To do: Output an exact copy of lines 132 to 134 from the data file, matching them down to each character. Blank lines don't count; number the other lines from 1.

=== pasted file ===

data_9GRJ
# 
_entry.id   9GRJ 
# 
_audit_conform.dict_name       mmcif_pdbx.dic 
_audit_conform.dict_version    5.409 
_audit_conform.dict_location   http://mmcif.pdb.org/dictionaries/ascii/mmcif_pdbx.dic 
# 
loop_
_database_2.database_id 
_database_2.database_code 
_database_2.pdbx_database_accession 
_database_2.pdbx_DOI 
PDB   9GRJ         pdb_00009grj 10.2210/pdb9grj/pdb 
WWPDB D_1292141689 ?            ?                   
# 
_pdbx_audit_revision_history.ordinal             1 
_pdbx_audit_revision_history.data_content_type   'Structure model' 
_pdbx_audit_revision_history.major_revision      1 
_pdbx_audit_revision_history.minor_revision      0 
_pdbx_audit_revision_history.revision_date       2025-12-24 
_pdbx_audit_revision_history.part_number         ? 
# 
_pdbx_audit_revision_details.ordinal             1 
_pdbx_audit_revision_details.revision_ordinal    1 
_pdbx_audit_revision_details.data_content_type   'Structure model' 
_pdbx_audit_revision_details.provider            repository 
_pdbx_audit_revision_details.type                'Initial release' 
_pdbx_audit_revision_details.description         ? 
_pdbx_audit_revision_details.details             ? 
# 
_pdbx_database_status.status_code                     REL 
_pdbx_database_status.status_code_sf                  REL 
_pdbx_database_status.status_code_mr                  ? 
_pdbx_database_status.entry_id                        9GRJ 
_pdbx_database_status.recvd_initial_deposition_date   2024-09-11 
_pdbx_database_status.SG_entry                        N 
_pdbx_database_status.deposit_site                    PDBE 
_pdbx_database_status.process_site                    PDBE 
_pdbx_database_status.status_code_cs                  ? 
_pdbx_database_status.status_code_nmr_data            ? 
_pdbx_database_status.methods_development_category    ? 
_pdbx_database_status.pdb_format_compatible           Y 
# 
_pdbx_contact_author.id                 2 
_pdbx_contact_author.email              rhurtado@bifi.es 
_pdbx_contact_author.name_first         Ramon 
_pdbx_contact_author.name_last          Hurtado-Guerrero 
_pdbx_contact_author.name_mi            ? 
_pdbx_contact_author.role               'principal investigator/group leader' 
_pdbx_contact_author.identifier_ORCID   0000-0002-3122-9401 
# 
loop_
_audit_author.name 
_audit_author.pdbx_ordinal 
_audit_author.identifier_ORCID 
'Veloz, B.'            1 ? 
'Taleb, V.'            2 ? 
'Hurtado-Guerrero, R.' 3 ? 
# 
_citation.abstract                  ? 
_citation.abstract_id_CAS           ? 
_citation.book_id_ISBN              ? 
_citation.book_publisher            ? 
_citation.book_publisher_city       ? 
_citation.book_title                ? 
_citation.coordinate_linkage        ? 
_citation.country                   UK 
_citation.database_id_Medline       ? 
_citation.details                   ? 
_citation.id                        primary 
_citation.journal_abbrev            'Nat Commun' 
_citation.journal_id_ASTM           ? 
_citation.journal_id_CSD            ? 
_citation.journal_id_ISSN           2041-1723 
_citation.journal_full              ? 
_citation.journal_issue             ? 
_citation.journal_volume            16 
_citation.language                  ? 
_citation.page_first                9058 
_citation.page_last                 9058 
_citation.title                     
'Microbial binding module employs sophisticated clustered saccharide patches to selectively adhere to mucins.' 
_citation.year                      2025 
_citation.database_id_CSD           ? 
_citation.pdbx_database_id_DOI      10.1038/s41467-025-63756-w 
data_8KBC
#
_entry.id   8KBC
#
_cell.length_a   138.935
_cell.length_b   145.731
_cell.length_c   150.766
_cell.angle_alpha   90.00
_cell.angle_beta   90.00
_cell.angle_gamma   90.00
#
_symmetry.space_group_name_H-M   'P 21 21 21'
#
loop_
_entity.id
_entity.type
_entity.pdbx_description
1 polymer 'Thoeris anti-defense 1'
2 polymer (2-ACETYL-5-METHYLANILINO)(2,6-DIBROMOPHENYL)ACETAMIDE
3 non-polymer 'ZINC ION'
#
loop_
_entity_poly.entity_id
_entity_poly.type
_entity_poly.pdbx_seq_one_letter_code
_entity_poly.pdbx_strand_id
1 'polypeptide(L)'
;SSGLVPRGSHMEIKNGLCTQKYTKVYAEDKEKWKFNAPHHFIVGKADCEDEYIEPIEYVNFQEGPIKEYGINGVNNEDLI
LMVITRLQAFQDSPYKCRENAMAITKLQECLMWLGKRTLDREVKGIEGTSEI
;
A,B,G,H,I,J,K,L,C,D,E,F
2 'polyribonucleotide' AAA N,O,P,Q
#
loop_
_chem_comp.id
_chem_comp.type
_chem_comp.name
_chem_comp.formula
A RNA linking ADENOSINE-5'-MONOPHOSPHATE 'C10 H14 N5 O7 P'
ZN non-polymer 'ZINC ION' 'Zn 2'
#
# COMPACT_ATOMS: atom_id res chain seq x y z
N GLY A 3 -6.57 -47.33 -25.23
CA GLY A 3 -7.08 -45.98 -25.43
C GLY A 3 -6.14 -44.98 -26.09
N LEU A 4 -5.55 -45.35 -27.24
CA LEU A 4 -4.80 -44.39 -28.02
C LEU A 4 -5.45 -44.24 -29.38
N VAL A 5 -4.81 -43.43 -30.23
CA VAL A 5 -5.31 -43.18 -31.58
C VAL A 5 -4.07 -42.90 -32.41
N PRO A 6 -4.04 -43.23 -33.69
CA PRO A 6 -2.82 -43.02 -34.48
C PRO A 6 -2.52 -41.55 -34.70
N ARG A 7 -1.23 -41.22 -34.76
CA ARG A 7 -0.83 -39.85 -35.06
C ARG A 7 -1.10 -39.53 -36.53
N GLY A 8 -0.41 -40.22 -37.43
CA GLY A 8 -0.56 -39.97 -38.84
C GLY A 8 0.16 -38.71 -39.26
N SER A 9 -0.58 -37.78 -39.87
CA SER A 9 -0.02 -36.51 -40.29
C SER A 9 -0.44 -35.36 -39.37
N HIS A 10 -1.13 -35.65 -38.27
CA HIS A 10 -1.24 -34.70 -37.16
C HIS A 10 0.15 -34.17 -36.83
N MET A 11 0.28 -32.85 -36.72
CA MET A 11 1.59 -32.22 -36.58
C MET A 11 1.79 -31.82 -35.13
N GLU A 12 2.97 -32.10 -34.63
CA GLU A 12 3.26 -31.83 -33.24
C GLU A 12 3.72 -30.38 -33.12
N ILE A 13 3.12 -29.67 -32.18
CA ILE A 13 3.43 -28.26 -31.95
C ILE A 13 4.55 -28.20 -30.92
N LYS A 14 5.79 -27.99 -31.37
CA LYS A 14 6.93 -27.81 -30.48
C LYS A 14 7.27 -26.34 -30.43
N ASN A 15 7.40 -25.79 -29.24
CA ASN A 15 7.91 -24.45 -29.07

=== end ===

N LEU A 4 -5.55 -45.35 -27.24
CA LEU A 4 -4.80 -44.39 -28.02
C LEU A 4 -5.45 -44.24 -29.38